Love of music is part of Anoushka Shankar’s legacy and that love is
something she continues to express in the studio, on stage, with
her family, and on the mat. It’s a love that others also feel when listening
to her evocative music.
noushka was literally born into music – her
father, Ravi Shankar, is lauded as one of today’s most important virtuosic musicians. While
she is the musician most extensively trained by him
(she began studying their shared instrument, the
sitar at the age of nine) one of Ravi Shankar’s most
famous students was Beatle George Harrison, who
travelled to India to study with the master. Together Harrison and Ravi Shankar delivered to the
mainstream the sitar and the melodic progressions
of the raga, a common classical Indian form.
In her own high-profile work, Anoushka has
an intimate relationship with collaboration. Her
seventh and latest album, Traveller (released on
by Deutshe Grammophon) is a musical exploration of Indian classical music and fiery, passionate
flamenco, a form with origins in India. In Traveller, she is joined by renowned producer and guitarist Javier Limón and notables including Pepe
Habichuela, Pedro Ricardo Miño, Juan Ruiz, and
Sandra Carrasco. Traveller has been released in
Europe, India, and Asia, with great acclaim and
launches in the US in March, 2012. It has climbed
to a number one position on the world music
charts and is named one of Songline Magazine’s
albums of the year.
Her previous collaborations began with her
1998 debut, Anoushka (1998), featuring music
composed by her father. The duo performed together in Anourag, released for Ravi Shankar’s
80th birthday world tour. Breathing Under Water
– a blend of classical Indian music, electronica,
dance, and folk – was produced with innovator
Karsh Kale and guests including Midival Pun-ditz, Vishwa Mohan Bhatt, Sting, Norah Jones
(Anoushka’s half-sister), and Ravi Shankar. Her
work has been remixed by Thievery Corporation;
and she has performed with Sting including a
song featured in Yoga Revolution, and with Herbie Hancock and others in Hancock’s The Imagine Project.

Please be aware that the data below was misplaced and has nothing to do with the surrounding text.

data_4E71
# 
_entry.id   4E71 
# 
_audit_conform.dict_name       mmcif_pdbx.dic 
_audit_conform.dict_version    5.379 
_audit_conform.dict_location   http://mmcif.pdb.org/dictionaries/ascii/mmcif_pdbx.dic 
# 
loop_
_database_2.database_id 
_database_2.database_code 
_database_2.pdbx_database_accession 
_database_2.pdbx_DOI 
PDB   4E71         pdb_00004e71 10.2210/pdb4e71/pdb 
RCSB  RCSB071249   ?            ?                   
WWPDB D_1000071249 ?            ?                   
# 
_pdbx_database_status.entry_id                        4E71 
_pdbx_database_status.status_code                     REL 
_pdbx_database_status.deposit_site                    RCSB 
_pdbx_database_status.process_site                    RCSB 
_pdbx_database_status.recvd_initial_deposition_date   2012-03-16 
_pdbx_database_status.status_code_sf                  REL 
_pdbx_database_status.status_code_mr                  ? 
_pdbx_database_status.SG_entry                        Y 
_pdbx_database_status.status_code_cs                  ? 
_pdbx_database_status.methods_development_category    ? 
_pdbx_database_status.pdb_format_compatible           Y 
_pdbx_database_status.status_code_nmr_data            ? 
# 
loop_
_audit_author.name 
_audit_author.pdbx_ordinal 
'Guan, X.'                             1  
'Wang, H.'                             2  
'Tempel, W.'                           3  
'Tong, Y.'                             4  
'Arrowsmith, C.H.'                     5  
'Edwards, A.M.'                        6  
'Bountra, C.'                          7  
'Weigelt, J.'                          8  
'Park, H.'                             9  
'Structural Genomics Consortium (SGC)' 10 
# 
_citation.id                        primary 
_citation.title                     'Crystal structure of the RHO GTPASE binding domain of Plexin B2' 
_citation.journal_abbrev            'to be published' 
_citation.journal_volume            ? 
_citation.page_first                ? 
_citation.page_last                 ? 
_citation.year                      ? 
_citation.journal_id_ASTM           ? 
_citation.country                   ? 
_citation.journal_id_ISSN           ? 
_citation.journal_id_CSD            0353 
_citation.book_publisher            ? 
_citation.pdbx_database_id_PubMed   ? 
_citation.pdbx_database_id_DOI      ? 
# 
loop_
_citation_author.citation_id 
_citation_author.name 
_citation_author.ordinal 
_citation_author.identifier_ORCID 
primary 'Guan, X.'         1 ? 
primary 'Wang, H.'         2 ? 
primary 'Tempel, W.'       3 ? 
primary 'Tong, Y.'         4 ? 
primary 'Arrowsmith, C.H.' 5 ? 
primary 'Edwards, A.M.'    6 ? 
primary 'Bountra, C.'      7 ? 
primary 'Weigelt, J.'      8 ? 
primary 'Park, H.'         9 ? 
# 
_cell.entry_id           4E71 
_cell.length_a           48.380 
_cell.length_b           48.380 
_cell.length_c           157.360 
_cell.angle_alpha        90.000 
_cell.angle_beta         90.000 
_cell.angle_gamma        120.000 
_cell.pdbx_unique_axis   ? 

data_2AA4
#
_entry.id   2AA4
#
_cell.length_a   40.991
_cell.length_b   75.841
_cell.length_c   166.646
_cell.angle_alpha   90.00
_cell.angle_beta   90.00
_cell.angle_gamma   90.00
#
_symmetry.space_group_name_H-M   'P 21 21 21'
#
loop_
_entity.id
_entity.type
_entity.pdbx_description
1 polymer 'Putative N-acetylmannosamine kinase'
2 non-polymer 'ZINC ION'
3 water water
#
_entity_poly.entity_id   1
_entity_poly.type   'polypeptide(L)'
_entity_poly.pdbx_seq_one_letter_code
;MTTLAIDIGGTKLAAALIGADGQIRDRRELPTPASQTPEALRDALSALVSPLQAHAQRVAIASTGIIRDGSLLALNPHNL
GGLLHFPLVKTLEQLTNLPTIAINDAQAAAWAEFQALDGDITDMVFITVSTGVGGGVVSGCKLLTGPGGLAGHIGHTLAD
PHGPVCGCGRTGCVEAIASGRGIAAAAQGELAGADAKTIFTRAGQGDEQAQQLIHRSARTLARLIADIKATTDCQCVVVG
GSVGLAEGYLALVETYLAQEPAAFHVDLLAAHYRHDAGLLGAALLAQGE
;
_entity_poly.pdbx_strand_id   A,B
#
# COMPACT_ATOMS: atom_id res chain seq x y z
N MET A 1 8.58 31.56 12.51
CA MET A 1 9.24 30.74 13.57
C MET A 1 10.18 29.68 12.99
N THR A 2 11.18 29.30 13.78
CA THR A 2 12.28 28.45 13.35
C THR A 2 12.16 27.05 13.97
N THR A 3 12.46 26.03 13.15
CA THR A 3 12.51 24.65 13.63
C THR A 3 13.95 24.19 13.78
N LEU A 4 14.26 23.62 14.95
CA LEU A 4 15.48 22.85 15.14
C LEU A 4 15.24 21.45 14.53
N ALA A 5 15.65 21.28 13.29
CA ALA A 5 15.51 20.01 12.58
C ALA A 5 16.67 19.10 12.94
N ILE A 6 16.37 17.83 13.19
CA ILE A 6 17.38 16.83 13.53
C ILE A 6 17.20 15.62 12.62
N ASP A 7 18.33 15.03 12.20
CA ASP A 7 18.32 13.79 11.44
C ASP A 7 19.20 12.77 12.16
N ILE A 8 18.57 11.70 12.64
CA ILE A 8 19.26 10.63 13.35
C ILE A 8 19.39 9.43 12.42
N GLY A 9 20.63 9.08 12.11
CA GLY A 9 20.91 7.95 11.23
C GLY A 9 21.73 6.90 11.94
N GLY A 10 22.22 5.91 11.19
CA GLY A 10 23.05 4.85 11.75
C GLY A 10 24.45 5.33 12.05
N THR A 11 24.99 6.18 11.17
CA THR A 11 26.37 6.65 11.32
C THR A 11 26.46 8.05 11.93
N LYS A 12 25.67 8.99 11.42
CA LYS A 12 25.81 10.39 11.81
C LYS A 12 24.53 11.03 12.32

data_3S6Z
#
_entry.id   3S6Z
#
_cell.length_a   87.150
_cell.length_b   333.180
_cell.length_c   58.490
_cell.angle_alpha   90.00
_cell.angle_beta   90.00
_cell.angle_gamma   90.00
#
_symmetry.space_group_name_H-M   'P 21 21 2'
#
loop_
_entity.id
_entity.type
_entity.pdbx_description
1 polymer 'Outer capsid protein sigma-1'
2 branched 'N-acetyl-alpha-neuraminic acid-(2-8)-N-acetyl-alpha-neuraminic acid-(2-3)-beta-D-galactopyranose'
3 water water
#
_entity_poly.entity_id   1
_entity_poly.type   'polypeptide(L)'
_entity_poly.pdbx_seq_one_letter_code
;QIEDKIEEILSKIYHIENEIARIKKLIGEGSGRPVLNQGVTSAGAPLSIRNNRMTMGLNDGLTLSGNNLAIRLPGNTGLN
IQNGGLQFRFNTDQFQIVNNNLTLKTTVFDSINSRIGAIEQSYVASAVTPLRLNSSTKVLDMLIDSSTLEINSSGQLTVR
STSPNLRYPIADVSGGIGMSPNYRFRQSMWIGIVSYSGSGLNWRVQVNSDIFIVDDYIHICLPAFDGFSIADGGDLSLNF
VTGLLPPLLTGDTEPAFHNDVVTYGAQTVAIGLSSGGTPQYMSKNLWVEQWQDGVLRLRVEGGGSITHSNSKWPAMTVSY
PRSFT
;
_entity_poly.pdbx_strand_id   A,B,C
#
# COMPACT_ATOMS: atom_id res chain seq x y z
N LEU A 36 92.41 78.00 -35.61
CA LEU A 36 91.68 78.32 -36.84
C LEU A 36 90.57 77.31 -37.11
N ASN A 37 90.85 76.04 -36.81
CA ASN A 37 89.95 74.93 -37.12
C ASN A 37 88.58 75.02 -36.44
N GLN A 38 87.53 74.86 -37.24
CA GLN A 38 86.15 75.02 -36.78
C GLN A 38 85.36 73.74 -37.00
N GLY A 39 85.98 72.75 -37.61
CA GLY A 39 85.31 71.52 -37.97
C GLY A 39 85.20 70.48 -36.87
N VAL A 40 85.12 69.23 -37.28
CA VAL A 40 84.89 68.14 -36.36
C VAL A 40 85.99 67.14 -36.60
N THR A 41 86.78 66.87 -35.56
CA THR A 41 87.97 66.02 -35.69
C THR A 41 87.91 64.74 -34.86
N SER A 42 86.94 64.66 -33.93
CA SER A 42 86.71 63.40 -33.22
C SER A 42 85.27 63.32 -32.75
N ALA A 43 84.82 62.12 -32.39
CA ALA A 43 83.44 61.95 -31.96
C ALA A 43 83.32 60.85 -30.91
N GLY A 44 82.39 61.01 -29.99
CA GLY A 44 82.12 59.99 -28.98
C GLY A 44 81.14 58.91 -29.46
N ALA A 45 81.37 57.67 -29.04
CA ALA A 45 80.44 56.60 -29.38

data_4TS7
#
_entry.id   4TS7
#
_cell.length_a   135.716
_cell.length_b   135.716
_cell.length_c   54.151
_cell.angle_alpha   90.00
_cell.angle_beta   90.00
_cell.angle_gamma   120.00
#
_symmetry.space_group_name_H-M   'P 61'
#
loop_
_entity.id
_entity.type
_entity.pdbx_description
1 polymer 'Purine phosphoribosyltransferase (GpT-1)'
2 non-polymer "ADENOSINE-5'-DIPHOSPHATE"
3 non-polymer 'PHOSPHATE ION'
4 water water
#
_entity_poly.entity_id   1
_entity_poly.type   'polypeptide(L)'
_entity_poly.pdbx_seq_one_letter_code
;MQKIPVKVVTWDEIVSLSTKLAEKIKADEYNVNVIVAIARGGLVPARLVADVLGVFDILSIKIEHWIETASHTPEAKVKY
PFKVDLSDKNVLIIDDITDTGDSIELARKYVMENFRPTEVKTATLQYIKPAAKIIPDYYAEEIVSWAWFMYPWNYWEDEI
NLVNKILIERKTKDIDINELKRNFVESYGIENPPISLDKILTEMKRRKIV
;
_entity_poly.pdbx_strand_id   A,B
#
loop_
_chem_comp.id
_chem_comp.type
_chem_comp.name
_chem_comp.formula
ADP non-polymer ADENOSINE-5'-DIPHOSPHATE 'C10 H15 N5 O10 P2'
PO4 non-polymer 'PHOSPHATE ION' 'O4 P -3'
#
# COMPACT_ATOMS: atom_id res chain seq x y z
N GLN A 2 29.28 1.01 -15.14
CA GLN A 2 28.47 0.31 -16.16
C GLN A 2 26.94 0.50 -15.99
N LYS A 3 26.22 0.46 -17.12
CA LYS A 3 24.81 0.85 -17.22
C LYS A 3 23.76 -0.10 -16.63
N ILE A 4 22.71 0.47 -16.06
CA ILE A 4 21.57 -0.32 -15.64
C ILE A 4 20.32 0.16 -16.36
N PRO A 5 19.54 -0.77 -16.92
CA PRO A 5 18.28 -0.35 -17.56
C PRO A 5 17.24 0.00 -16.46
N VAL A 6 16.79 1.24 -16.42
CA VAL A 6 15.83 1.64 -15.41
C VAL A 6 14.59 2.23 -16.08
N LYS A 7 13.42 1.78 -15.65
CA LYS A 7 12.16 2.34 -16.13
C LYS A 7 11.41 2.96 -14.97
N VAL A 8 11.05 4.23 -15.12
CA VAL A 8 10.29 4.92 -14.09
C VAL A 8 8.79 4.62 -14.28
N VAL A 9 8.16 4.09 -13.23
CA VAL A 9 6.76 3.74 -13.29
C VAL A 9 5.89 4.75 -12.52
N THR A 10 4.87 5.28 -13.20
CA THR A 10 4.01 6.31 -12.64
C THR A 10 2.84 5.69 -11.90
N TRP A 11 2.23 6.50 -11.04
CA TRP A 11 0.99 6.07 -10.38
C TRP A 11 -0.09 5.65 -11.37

Anoushka took time between performances to
chat with LA Yoga about her latest album, her
musical inspirations including her father Ravi
Shankar and her young son Zubin, and her
practice of Yoga in Encinitas that sustains her
LA Yoga: Your album Traveller contains significant collaborations and influences beyond Indian
classical music. How has your own life affected
this musical exploration?
Anoushka Shankar: I owe a lot of my curiosity
and desire to explore music in all of its forms to
my background. I am very lucky to have grown
up across three continents and have seen so much
of the world, having toured from a young age.
LA Yoga: What is your most meaningful musical
AS: I am very lucky to have collaborated with
many incredible musicians throughout my career
and each one has provided me with a wonderful
opportunity to learn new things. My most meaningful collaboration has probably been working
with my father, the sitarist Ravi Shankar. Despite
being regarded as one of the world’s greatest musicians, he still thinks he has much more to learn
and explore, which is very inspiring.
LA Yoga: Some people may say that you grew up
with this music in your blood. What was your
first memory of music?
I was born and spent the first part of my life in
London, so I have vivid memories of my Mum
taking me to all kinds of musical concerts. My
mother loves music and is very involved in both
my father’s and my careers. She was trained as a
dancer and singer in her youth and while not a
professional musician herself, has taught me a lot
about my art.
LAYoga: How old were you when you began the
sitar and what inspired you? >>